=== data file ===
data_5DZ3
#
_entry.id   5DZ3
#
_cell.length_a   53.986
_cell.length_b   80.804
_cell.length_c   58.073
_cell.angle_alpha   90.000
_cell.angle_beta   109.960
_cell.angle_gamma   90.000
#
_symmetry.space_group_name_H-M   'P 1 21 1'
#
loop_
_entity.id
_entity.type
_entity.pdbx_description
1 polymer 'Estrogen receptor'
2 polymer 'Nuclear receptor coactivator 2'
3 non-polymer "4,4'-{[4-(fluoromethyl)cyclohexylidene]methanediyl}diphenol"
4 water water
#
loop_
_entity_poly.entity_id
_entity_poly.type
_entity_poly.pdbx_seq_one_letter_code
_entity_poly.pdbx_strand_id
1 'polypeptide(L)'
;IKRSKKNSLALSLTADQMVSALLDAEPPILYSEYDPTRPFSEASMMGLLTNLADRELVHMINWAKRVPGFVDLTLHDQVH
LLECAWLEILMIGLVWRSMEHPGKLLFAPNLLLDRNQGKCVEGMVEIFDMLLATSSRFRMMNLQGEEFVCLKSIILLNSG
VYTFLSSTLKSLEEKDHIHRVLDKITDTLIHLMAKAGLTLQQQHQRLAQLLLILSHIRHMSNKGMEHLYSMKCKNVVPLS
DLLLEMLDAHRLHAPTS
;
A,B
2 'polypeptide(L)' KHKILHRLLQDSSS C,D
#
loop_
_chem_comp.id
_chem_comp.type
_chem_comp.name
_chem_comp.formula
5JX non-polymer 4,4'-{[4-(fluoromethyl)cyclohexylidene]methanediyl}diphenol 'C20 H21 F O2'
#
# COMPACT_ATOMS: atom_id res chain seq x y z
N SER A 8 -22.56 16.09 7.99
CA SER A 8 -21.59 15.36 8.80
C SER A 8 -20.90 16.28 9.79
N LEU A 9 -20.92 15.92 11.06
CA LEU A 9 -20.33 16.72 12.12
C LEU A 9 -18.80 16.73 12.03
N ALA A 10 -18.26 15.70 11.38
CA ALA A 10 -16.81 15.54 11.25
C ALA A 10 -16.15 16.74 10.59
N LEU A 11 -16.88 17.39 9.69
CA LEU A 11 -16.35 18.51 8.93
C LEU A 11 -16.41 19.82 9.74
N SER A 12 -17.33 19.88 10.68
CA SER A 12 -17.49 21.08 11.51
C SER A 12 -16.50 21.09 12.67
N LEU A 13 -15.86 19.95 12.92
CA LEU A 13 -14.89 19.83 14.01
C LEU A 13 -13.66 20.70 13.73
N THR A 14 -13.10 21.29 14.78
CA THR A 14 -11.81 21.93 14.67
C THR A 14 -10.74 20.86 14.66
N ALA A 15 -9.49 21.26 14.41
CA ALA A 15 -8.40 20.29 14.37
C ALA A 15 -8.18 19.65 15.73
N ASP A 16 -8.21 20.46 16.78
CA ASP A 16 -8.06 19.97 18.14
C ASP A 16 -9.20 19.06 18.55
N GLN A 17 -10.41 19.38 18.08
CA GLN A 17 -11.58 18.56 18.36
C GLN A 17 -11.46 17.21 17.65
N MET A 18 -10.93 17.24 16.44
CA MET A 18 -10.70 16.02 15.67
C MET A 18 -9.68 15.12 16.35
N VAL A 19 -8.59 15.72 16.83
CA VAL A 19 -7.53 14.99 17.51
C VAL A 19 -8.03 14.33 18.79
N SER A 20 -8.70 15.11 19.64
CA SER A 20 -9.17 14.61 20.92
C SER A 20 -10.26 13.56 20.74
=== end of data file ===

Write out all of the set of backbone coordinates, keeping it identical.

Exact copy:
data_5DZ3
#
_entry.id   5DZ3
#
_cell.length_a   53.986
_cell.length_b   80.804
_cell.length_c   58.073
_cell.angle_alpha   90.000
_cell.angle_beta   109.960
_cell.angle_gamma   90.000
#
_symmetry.space_group_name_H-M   'P 1 21 1'
#
loop_
_entity.id
_entity.type
_entity.pdbx_description
1 polymer 'Estrogen receptor'
2 polymer 'Nuclear receptor coactivator 2'
3 non-polymer "4,4'-{[4-(fluoromethyl)cyclohexylidene]methanediyl}diphenol"
4 water water
#
loop_
_entity_poly.entity_id
_entity_poly.type
_entity_poly.pdbx_seq_one_letter_code
_entity_poly.pdbx_strand_id
1 'polypeptide(L)'
;IKRSKKNSLALSLTADQMVSALLDAEPPILYSEYDPTRPFSEASMMGLLTNLADRELVHMINWAKRVPGFVDLTLHDQVH
LLECAWLEILMIGLVWRSMEHPGKLLFAPNLLLDRNQGKCVEGMVEIFDMLLATSSRFRMMNLQGEEFVCLKSIILLNSG
VYTFLSSTLKSLEEKDHIHRVLDKITDTLIHLMAKAGLTLQQQHQRLAQLLLILSHIRHMSNKGMEHLYSMKCKNVVPLS
DLLLEMLDAHRLHAPTS
;
A,B
2 'polypeptide(L)' KHKILHRLLQDSSS C,D
#
loop_
_chem_comp.id
_chem_comp.type
_chem_comp.name
_chem_comp.formula
5JX non-polymer 4,4'-{[4-(fluoromethyl)cyclohexylidene]methanediyl}diphenol 'C20 H21 F O2'
#
# COMPACT_ATOMS: atom_id res chain seq x y z
N SER A 8 -22.56 16.09 7.99
CA SER A 8 -21.59 15.36 8.80
C SER A 8 -20.90 16.28 9.79
N LEU A 9 -20.92 15.92 11.06
CA LEU A 9 -20.33 16.72 12.12
C LEU A 9 -18.80 16.73 12.03
N ALA A 10 -18.26 15.70 11.38
CA ALA A 10 -16.81 15.54 11.25
C ALA A 10 -16.15 16.74 10.59
N LEU A 11 -16.88 17.39 9.69
CA LEU A 11 -16.35 18.51 8.93
C LEU A 11 -16.41 19.82 9.74
N SER A 12 -17.33 19.88 10.68
CA SER A 12 -17.49 21.08 11.51
C SER A 12 -16.50 21.09 12.67
N LEU A 13 -15.86 19.95 12.92
CA LEU A 13 -14.89 19.83 14.01
C LEU A 13 -13.66 20.70 13.73
N THR A 14 -13.10 21.29 14.78
CA THR A 14 -11.81 21.93 14.67
C THR A 14 -10.74 20.86 14.66
N ALA A 15 -9.49 21.26 14.41
CA ALA A 15 -8.40 20.29 14.37
C ALA A 15 -8.18 19.65 15.73
N ASP A 16 -8.21 20.46 16.78
CA ASP A 16 -8.06 19.97 18.14
C ASP A 16 -9.20 19.06 18.55
N GLN A 17 -10.41 19.38 18.08
CA GLN A 17 -11.58 18.56 18.36
C GLN A 17 -11.46 17.21 17.65
N MET A 18 -10.93 17.24 16.44
CA MET A 18 -10.70 16.02 15.67
C MET A 18 -9.68 15.12 16.35
N VAL A 19 -8.59 15.72 16.83
CA VAL A 19 -7.53 14.99 17.51
C VAL A 19 -8.03 14.33 18.79
N SER A 20 -8.70 15.11 19.64
CA SER A 20 -9.17 14.61 20.92
C SER A 20 -10.26 13.56 20.74